1. European settlement of eastern North America resulted in dramatic changes to ecosystems, although the dynamics and underlying causes of these changes are not always obvious. For example, land clearance likely exposed soils to increased wind erosion, potentially impacting downwind ecosystems indirectly through subsequent enhancement of dust deposition. We hypothesized that otherwise undisturbed wetlands were altered through this indirect disturbance mechanism, increasing nutrient availability and initiating a cascade of ecosystem-level changes.
2. We tested this hypothesis in a floating kettle peatland located in north-western Pennsylvania, USA, using an interdisciplinary approach. A series of peat cores were collected along a transect oriented parallel to the dominant wind direction. Palaeoecological techniques were used to identify signatures of upland deforestation and mineral matter deposition within the peat profiles. Elemental analyses were used to reconstruct historic availability of major macronutrients, plant community dynamics were reconstructed using plant macrofossils and tree rings (Pinus strobus) and testate amoebae were used as a proxy for microbial community dynamics.
3. Strong correlations between the concentration of ragweed (Ambrosia) pollen and fine-grained mineral matter linked upland deforestation to enhanced dust deposition on the peatland surface. Elemental analyses indicated that nitrogen, phosphorus and potassium concentrations increased coincident with dust deposition. Plant communities shifted from Sphagnum dominance to vascular-plant dominance coincident with enhanced dust deposition, including increased recruitment of P. strobus onto the peatland. Testate amoeba communities shifted towards those adapted to highly variable microenvironmental conditions and likely reflect broader changes in microbial communities.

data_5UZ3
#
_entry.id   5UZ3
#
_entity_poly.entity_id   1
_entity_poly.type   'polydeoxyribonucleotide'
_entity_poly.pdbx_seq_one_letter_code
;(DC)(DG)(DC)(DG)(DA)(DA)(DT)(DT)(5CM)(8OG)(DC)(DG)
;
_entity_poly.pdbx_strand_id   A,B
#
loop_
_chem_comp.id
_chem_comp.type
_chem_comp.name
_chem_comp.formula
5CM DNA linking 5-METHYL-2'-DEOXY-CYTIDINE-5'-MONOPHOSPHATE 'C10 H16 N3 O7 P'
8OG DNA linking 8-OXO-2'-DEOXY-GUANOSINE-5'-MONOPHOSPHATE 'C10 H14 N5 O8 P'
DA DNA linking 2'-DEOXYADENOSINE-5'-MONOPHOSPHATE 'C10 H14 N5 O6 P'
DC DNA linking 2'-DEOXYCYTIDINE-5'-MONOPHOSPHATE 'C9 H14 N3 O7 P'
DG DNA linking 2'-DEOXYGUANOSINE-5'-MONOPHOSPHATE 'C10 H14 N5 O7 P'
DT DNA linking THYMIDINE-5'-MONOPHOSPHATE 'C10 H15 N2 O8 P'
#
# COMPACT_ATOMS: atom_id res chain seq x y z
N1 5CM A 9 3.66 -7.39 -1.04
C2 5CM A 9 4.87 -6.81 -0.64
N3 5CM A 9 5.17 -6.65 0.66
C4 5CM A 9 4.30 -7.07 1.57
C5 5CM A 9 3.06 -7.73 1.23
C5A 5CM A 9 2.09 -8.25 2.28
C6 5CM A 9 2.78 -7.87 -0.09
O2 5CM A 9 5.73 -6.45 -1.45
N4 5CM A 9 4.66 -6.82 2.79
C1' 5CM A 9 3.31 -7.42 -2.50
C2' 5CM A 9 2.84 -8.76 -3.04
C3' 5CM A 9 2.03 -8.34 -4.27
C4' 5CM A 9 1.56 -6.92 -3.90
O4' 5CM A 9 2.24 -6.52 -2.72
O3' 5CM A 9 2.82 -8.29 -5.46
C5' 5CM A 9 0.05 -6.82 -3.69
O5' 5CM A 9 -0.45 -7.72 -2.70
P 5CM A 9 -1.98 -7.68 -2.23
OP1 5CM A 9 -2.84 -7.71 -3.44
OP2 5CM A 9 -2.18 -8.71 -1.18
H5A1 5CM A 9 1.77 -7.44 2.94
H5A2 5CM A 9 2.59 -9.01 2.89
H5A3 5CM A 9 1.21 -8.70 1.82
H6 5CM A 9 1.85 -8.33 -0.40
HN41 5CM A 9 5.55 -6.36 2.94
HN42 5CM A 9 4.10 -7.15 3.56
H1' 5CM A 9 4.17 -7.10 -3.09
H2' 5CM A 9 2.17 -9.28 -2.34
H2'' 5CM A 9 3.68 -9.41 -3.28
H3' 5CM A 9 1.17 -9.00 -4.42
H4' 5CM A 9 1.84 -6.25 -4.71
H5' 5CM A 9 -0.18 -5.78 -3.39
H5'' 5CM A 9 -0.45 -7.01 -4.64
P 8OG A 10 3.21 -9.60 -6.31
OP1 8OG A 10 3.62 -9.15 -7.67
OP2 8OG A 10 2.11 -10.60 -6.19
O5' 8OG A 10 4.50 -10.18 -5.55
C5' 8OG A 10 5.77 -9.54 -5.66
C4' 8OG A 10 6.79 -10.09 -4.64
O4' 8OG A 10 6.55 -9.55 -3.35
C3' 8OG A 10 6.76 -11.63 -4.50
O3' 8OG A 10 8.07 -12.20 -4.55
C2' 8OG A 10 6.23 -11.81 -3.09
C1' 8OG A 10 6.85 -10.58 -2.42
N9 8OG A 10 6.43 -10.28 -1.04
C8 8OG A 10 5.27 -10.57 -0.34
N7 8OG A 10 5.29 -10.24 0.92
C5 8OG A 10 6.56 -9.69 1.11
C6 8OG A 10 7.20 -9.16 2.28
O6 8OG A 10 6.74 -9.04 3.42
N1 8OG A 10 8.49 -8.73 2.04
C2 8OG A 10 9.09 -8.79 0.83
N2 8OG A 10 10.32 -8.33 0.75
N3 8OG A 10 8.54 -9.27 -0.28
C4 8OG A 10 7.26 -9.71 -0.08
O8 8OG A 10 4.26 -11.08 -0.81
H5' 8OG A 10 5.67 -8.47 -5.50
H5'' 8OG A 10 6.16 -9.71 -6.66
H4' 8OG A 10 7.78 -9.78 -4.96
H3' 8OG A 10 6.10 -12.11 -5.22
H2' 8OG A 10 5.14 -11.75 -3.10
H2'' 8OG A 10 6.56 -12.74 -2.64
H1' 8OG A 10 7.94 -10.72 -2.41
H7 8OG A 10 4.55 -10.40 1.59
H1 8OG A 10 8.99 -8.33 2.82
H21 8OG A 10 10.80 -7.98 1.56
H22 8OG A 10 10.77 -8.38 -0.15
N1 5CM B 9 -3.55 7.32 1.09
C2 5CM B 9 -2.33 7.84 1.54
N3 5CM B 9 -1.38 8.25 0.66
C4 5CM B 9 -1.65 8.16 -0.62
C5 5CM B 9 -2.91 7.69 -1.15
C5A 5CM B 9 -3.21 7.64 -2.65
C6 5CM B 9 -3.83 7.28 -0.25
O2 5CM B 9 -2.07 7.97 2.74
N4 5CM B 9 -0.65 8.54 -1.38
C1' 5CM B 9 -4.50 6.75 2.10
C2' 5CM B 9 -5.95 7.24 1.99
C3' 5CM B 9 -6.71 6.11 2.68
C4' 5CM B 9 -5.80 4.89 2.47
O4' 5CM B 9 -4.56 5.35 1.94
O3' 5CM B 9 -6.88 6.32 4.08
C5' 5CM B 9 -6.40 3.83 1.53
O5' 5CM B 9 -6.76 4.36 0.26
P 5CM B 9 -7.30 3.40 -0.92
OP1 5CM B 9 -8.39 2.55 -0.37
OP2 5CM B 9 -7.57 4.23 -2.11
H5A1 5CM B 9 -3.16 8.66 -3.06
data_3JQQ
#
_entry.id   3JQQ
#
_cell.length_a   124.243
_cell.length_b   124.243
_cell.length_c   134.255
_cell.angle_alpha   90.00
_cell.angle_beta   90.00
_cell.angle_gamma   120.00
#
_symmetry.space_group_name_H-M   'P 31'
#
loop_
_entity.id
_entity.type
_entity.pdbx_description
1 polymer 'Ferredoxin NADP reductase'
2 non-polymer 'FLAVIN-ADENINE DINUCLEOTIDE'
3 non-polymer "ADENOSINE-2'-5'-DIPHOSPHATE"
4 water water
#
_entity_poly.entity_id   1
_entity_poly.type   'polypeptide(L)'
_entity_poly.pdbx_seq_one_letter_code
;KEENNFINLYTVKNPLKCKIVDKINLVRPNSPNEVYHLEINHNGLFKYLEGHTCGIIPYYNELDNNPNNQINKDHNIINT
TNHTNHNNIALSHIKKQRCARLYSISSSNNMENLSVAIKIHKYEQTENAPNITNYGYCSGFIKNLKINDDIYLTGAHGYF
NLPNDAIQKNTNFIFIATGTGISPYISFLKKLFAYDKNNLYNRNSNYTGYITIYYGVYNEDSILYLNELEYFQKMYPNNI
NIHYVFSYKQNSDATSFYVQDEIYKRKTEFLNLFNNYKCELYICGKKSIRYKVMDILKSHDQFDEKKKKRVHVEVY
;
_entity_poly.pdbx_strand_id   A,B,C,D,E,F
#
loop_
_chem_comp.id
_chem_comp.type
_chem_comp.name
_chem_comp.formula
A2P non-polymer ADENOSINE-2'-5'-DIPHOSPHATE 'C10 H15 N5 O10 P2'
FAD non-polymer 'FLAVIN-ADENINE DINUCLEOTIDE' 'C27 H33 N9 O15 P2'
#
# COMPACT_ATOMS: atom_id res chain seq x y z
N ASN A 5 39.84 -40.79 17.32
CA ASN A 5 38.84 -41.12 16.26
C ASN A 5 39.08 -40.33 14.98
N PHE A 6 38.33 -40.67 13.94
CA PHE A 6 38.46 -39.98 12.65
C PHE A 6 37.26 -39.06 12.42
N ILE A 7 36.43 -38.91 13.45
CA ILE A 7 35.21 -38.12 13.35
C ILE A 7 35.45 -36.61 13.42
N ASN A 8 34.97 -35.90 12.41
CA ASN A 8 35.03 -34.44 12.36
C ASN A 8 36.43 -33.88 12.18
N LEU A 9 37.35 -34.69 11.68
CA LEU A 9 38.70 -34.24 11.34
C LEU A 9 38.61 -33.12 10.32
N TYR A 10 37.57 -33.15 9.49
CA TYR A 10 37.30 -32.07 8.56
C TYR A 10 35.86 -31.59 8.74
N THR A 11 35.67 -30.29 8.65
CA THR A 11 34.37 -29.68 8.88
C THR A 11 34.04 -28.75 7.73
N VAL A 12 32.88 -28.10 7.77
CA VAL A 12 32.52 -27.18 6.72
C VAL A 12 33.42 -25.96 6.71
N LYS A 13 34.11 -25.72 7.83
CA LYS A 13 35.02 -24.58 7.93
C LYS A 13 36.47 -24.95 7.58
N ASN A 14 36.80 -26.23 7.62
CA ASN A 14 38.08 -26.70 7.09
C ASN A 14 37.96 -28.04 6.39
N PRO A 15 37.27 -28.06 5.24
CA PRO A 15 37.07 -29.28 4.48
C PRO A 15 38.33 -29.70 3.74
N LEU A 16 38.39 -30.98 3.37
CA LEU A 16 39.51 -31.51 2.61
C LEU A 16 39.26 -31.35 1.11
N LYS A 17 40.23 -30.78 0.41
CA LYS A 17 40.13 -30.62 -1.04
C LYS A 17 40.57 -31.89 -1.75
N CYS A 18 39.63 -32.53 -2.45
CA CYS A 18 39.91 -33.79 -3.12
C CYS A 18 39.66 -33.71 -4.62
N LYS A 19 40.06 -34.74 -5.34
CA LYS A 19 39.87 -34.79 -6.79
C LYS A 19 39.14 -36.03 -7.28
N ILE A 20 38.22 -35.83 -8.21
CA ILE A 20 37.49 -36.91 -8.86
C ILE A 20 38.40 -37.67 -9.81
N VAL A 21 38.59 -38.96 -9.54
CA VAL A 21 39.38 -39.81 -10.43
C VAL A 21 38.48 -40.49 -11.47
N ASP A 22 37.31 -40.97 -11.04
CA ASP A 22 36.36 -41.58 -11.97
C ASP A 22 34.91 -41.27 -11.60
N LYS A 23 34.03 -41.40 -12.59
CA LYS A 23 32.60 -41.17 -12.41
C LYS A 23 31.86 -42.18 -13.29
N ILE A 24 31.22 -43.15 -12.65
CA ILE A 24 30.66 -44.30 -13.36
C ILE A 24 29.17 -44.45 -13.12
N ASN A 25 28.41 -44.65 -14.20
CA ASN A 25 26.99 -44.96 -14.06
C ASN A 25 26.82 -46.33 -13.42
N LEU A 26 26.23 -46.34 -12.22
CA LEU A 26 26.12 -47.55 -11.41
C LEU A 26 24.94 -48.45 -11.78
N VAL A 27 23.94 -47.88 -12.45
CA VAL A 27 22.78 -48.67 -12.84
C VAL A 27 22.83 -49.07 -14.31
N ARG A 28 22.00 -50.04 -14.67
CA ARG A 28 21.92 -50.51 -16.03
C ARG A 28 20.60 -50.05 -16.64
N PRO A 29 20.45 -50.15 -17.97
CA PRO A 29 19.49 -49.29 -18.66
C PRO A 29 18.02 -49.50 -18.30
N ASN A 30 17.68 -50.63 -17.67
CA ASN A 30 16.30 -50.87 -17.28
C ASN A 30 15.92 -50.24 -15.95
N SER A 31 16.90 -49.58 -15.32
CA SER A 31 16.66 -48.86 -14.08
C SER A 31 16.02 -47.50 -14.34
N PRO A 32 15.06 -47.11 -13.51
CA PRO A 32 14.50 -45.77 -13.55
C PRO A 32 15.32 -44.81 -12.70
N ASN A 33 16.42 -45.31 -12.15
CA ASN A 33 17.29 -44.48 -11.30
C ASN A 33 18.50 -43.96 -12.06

4. Synthesis. Upland deforestation by European settlers triggered a cascade of ecological changes on a nutrient-poor peatland by enhancing dust deposition and nutrient delivery on the surface. These results demonstrate that indirect, unintended and often overlooked human disturbances can lead to dramatic structural and functional alterations of carbon-rich wetland ecosystems, highlighting the potential vulnerability of these systems in human-dominated landscapes.